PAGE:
ETHAN A. WALKER, one of the leading citizens of Concord township and prosperous as a farmer, is a grandson of one of the earliest settlers of the township.  This ancestor, Elijah Walker, born in Rockbridge county, Va. in 1775, was married in Virginia to Mary Diehl, and with his brother Charles and their families came to Ohio in 1808 and settled in Concord township, where they bought 830 acres of the original patentees.  When the war of 1812 came on, Elijah Walker enlisted for the defense of his country, and served as a private soldier, but he did not long survive this experience, dying at the age of forty-five years.  His widow, however, lived to over at the age of forty-five years.  His widow, however, lived to over seventy-eight years of age.  Their children, Samuel, Catherine (who married Joseph Massie), Mary (who became Mrs. McDay), Martha (who married a Campbell), Rebecca (wife of Marshal J. Menker), Elizabeth (who married Hugh J. Hetherington), and John, George and Elijah, are all dead, but their descendants are found among the best families of the townships. Elijah, father of the subject of this sketch, was born on the farm now owned by L. D. Walker, May 27, 1810, was educated in the old log district school building lighted through greased paper windows, and when he had grown to manhood was married to Hannah J. Hamilton, a native of Adams county of Irish descent.  Elijah Walker was an enterprising and successful man, owned three hundred acres of land, was the first owner of a portable sawmill in that part of the county, and was quite popular with his many acquaintances.  He was one of the early opponents of slavery, in the days before the great war, aided in the work of the "underground railroad," and was devoted member of the Free Soil party, before the formation of the Republican party, in which he and his sons have been prominent.  He died at a little over fifty years of age, and was followed in five years by his wife, and the remains of both were interred in the family cemetery.  The children born to them were Isabella, deceased; Samuel, deceased; Ethan A.; Mary, widow of W. H. Dedrick, of Kansas; Matilda J., wife of P. Woolums, of Packwood, Ia.; Nelson J. of Kansas; Margaret A., wife of O. L. Marsh, of Packwood, Iowa, and John W., deceased.  Ethan A. Walker was born on the farm where he now lives Dec. 18, 1840, and lived there, receiving a district school education and aiding in the work of the farm, until after his father died, an event that made it impracticable for him to leave home during the early art of the war.  Early  in 1864, however, he entered the military service of his country as a member of the company of Capt. Robert J. Hatcher, which became Company A, of the Hundred and Sixty-eighth regiment Ohio volunteer infantry.  This was one of the regiments sent into Kentucky, and was engaged in battle with Gen. John H. Morgan at Cynthiana, all being made prisoners.  Mr. Walker, with his comrades, came back to Cincinnati on parole, from which they were released later and discharged Sept. 8, 1864.  On the 24th of the same month he re-enlisted in Company I of the Forty-first regiment, which he joined in Athens, Ala.  Then followed active and dangerous duty during the invasion of Tennessee, by Hood's rebel army, and Private Walker had opportunity for gallant service in the great battles of Franklin and Nashville, as well as in a number of minor encounters.  At the close of the was he was honorably discharged at Nashville, June 13, 1865, and returning home, he resumed the work of civil life.  On Sept. 28th, following his discharge he was married to Hannah J., daughter of John and Nancy Rotroff, of Adams county, and a few months later they occupied their present home, which, with the improvements since made, is one of the most convenient and attractive in the township.  Mr. Walker is the owner of 250 acres of excellent land, is successful as a farmer, and enjoys the esteem and confidence of his neighbors, as it shown by his election as township clerk two terms, as township trustee four or five terms, and his service for about twenty-five years as member of the school board, from 1890 to 1900 as land appraiser.  He is a member of the Presbyterian church, of the Grand Army post at Sugartree Ridge, and in politics a Republican.  He has ten children living:  William C., a resident of Adams county; Eva, wife of John A. Long, of Concord township; John N.; Mollie, at home; Myrtle, wife of George Baker, of Concord; Maggie, wife of John Eyler, of Brown county; Elsie, wife of J. M. West, of Jackson, and Linnie, Ida and Anna, at home.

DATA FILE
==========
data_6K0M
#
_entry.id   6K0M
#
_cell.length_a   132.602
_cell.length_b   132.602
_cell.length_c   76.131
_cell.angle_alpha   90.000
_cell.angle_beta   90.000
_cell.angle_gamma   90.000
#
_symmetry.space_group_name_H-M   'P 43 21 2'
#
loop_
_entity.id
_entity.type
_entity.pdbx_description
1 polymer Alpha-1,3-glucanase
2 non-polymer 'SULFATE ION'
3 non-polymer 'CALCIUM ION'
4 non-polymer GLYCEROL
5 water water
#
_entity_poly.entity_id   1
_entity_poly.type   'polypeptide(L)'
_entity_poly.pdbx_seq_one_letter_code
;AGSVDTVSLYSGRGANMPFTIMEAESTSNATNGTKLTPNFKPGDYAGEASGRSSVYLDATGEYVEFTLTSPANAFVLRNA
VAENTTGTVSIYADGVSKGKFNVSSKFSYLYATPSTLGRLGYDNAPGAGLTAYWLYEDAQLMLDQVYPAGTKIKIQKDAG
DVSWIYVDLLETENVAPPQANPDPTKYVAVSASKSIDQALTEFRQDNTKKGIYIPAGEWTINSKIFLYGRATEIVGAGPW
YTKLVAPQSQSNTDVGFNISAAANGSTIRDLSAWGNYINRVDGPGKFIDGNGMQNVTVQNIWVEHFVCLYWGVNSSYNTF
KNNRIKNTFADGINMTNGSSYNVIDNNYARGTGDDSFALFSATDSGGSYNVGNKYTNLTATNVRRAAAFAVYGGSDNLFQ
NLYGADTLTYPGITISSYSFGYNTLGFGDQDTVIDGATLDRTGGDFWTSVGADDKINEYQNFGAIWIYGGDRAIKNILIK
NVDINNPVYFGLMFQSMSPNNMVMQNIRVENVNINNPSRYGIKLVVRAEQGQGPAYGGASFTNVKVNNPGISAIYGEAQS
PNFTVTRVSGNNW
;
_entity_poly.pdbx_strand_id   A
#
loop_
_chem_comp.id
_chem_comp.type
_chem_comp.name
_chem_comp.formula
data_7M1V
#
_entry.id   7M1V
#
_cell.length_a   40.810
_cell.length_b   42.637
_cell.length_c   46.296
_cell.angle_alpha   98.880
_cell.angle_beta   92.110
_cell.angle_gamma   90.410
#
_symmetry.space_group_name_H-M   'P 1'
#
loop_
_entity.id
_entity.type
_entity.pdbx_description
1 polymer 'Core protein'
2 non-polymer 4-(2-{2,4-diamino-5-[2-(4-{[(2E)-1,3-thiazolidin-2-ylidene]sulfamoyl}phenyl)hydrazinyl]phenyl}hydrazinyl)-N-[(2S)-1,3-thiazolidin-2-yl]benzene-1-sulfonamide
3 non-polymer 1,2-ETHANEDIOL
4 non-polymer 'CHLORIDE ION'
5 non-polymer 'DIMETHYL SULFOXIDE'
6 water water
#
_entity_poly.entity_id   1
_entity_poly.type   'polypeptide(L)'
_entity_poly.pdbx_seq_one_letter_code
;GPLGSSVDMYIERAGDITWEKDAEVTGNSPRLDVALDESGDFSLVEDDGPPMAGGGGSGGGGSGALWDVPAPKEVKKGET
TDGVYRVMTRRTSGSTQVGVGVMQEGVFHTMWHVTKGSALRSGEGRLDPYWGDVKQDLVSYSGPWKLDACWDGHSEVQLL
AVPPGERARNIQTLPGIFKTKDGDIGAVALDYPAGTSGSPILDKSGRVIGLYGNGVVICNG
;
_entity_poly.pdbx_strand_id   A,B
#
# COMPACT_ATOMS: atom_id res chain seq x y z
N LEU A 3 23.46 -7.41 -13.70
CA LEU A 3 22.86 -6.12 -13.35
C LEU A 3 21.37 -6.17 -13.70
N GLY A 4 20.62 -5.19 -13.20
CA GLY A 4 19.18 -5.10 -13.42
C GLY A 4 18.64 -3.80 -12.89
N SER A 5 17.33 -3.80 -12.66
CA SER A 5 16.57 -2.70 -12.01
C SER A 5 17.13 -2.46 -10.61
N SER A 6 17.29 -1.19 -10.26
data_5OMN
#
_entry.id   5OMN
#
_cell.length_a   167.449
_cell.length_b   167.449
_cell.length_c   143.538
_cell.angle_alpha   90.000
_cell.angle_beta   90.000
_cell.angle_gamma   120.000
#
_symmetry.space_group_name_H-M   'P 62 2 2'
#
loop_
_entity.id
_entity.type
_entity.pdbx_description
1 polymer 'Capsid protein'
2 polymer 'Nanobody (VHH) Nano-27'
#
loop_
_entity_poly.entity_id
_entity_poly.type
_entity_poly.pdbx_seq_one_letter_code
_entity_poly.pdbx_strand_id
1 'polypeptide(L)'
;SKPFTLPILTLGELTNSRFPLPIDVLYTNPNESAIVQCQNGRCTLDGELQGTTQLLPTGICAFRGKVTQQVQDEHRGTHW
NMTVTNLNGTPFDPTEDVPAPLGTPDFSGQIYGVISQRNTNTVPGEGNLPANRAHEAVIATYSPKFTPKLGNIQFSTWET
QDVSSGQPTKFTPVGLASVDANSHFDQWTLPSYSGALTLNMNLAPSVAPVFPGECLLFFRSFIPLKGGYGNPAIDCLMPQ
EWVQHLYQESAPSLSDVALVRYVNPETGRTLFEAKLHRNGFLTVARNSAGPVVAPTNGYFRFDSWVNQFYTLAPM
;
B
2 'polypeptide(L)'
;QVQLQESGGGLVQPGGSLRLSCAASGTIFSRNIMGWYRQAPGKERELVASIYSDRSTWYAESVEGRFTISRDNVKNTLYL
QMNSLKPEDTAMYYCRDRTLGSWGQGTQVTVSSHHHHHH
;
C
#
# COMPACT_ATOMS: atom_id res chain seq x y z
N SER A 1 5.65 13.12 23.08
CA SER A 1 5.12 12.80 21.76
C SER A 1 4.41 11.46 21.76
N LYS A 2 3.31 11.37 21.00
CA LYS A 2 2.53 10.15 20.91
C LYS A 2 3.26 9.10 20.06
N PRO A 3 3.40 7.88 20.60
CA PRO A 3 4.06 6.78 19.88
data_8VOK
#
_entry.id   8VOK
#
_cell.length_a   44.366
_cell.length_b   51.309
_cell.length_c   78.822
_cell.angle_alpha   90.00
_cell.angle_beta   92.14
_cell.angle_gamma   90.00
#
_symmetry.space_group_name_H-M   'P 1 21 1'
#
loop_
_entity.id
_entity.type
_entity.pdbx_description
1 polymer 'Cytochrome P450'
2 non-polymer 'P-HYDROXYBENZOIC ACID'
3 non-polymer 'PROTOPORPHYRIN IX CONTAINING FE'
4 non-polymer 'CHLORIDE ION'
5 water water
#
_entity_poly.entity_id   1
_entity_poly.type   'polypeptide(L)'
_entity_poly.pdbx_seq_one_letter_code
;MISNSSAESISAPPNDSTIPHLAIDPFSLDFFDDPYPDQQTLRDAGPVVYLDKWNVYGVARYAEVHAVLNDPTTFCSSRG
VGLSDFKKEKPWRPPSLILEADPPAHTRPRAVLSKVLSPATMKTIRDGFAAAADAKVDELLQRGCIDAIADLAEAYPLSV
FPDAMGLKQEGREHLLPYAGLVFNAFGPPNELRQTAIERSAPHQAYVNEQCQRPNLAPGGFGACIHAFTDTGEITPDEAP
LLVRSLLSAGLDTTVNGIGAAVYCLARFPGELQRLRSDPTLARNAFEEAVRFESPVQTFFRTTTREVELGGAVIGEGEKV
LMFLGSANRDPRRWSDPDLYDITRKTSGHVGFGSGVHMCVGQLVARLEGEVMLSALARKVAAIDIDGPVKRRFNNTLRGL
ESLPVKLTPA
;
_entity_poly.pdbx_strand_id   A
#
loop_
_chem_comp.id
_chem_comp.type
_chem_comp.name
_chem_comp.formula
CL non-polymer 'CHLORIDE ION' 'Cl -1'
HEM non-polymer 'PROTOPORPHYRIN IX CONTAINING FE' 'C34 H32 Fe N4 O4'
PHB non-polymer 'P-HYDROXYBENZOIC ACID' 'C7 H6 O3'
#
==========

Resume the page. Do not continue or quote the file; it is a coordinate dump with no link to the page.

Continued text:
Source #1 - History of Highland County, Ohio by Rev. J. W. Klise - Publ. Madison, Wis., Northwestern Historical Association - 1902 - Page 505